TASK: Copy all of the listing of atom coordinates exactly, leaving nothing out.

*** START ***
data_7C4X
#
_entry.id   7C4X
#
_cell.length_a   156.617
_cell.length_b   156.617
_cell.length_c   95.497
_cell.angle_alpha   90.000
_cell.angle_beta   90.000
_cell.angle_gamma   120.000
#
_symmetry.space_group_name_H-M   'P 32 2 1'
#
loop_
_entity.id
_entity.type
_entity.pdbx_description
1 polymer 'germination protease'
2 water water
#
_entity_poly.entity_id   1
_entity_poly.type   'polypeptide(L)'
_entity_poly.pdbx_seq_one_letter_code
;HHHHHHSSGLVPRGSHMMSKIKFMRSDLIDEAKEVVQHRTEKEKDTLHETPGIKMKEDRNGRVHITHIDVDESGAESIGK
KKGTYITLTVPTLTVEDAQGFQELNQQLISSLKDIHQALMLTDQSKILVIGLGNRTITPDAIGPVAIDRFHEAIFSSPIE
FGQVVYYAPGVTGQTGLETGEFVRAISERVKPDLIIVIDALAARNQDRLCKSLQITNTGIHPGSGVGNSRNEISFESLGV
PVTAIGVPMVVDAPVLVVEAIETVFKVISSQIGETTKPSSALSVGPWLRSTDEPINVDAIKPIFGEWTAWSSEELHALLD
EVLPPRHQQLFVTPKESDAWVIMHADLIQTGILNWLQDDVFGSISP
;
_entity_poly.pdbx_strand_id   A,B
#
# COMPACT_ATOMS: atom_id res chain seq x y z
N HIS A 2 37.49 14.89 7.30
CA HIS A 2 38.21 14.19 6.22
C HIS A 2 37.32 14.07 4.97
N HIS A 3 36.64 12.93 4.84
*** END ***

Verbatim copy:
data_7C4X
#
_entry.id   7C4X
#
_cell.length_a   156.617
_cell.length_b   156.617
_cell.length_c   95.497
_cell.angle_alpha   90.000
_cell.angle_beta   90.000
_cell.angle_gamma   120.000
#
_symmetry.space_group_name_H-M   'P 32 2 1'
#
loop_
_entity.id
_entity.type
_entity.pdbx_description
1 polymer 'germination protease'
2 water water
#
_entity_poly.entity_id   1
_entity_poly.type   'polypeptide(L)'
_entity_poly.pdbx_seq_one_letter_code
;HHHHHHSSGLVPRGSHMMSKIKFMRSDLIDEAKEVVQHRTEKEKDTLHETPGIKMKEDRNGRVHITHIDVDESGAESIGK
KKGTYITLTVPTLTVEDAQGFQELNQQLISSLKDIHQALMLTDQSKILVIGLGNRTITPDAIGPVAIDRFHEAIFSSPIE
FGQVVYYAPGVTGQTGLETGEFVRAISERVKPDLIIVIDALAARNQDRLCKSLQITNTGIHPGSGVGNSRNEISFESLGV
PVTAIGVPMVVDAPVLVVEAIETVFKVISSQIGETTKPSSALSVGPWLRSTDEPINVDAIKPIFGEWTAWSSEELHALLD
EVLPPRHQQLFVTPKESDAWVIMHADLIQTGILNWLQDDVFGSISP
;
_entity_poly.pdbx_strand_id   A,B
#
# COMPACT_ATOMS: atom_id res chain seq x y z
N HIS A 2 37.49 14.89 7.30
CA HIS A 2 38.21 14.19 6.22
C HIS A 2 37.32 14.07 4.97
N HIS A 3 36.64 12.93 4.84